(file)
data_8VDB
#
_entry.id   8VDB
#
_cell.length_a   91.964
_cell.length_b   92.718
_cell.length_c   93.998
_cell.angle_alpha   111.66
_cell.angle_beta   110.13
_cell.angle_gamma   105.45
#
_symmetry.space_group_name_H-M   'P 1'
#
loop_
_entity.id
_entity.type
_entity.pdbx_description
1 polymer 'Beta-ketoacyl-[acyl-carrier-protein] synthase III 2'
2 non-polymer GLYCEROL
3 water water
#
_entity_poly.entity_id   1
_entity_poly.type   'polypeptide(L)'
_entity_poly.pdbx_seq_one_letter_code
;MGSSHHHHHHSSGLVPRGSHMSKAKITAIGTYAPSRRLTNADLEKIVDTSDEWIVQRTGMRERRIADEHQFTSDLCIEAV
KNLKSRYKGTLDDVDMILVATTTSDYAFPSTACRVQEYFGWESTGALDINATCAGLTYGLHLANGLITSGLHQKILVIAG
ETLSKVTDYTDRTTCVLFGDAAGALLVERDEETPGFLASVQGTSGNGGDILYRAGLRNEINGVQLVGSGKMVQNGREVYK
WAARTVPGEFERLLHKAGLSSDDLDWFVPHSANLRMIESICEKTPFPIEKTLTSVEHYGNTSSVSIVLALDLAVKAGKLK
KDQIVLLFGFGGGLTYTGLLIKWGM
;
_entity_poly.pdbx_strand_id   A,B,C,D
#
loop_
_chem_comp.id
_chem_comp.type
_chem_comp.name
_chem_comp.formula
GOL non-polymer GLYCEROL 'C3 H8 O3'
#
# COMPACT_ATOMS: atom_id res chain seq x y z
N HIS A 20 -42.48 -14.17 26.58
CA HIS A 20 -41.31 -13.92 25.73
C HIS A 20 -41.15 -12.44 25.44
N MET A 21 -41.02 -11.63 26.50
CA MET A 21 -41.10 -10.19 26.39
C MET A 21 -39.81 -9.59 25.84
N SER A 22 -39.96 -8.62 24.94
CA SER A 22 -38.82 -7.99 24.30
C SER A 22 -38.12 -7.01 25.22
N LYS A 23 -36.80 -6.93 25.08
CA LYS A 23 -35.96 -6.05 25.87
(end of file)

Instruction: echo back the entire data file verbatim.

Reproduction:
data_8VDB
#
_entry.id   8VDB
#
_cell.length_a   91.964
_cell.length_b   92.718
_cell.length_c   93.998
_cell.angle_alpha   111.66
_cell.angle_beta   110.13
_cell.angle_gamma   105.45
#
_symmetry.space_group_name_H-M   'P 1'
#
loop_
_entity.id
_entity.type
_entity.pdbx_description
1 polymer 'Beta-ketoacyl-[acyl-carrier-protein] synthase III 2'
2 non-polymer GLYCEROL
3 water water
#
_entity_poly.entity_id   1
_entity_poly.type   'polypeptide(L)'
_entity_poly.pdbx_seq_one_letter_code
;MGSSHHHHHHSSGLVPRGSHMSKAKITAIGTYAPSRRLTNADLEKIVDTSDEWIVQRTGMRERRIADEHQFTSDLCIEAV
KNLKSRYKGTLDDVDMILVATTTSDYAFPSTACRVQEYFGWESTGALDINATCAGLTYGLHLANGLITSGLHQKILVIAG
ETLSKVTDYTDRTTCVLFGDAAGALLVERDEETPGFLASVQGTSGNGGDILYRAGLRNEINGVQLVGSGKMVQNGREVYK
WAARTVPGEFERLLHKAGLSSDDLDWFVPHSANLRMIESICEKTPFPIEKTLTSVEHYGNTSSVSIVLALDLAVKAGKLK
KDQIVLLFGFGGGLTYTGLLIKWGM
;
_entity_poly.pdbx_strand_id   A,B,C,D
#
loop_
_chem_comp.id
_chem_comp.type
_chem_comp.name
_chem_comp.formula
GOL non-polymer GLYCEROL 'C3 H8 O3'
#
# COMPACT_ATOMS: atom_id res chain seq x y z
N HIS A 20 -42.48 -14.17 26.58
CA HIS A 20 -41.31 -13.92 25.73
C HIS A 20 -41.15 -12.44 25.44
N MET A 21 -41.02 -11.63 26.50
CA MET A 21 -41.10 -10.19 26.39
C MET A 21 -39.81 -9.59 25.84
N SER A 22 -39.96 -8.62 24.94
CA SER A 22 -38.82 -7.99 24.30
C SER A 22 -38.12 -7.01 25.22
N LYS A 23 -36.80 -6.93 25.08
CA LYS A 23 -35.96 -6.05 25.87